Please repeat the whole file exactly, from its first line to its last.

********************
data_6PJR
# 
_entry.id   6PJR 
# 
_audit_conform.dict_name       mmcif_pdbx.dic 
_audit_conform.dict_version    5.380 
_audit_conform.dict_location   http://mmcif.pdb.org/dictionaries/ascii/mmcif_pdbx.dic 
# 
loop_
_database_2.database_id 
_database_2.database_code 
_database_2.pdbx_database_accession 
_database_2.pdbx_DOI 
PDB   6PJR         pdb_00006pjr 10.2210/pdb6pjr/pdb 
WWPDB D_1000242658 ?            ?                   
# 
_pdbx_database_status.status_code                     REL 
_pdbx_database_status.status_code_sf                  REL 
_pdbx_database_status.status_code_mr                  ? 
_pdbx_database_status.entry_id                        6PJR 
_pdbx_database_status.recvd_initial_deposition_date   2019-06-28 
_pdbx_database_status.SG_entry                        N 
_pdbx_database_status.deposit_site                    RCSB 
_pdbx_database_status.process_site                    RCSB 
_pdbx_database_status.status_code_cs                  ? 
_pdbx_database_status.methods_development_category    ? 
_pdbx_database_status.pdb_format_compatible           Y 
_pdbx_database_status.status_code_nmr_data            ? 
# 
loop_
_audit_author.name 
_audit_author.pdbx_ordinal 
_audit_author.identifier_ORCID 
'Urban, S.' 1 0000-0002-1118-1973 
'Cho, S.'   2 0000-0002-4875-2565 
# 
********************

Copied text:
data_6PJR
# 
_entry.id   6PJR 
# 
_audit_conform.dict_name       mmcif_pdbx.dic 
_audit_conform.dict_version    5.380 
_audit_conform.dict_location   http://mmcif.pdb.org/dictionaries/ascii/mmcif_pdbx.dic 
# 
loop_
_database_2.database_id 
_database_2.database_code 
_database_2.pdbx_database_accession 
_database_2.pdbx_DOI 
PDB   6PJR         pdb_00006pjr 10.2210/pdb6pjr/pdb 
WWPDB D_1000242658 ?            ?                   
# 
_pdbx_database_status.status_code                     REL 
_pdbx_database_status.status_code_sf                  REL 
_pdbx_database_status.status_code_mr                  ? 
_pdbx_database_status.entry_id                        6PJR 
_pdbx_database_status.recvd_initial_deposition_date   2019-06-28 
_pdbx_database_status.SG_entry                        N 
_pdbx_database_status.deposit_site                    RCSB 
_pdbx_database_status.process_site                    RCSB 
_pdbx_database_status.status_code_cs                  ? 
_pdbx_database_status.methods_development_category    ? 
_pdbx_database_status.pdb_format_compatible           Y 
_pdbx_database_status.status_code_nmr_data            ? 
# 
loop_
_audit_author.name 
_audit_author.pdbx_ordinal 
_audit_author.identifier_ORCID 
'Urban, S.' 1 0000-0002-1118-1973 
'Cho, S.'   2 0000-0002-4875-2565 
# 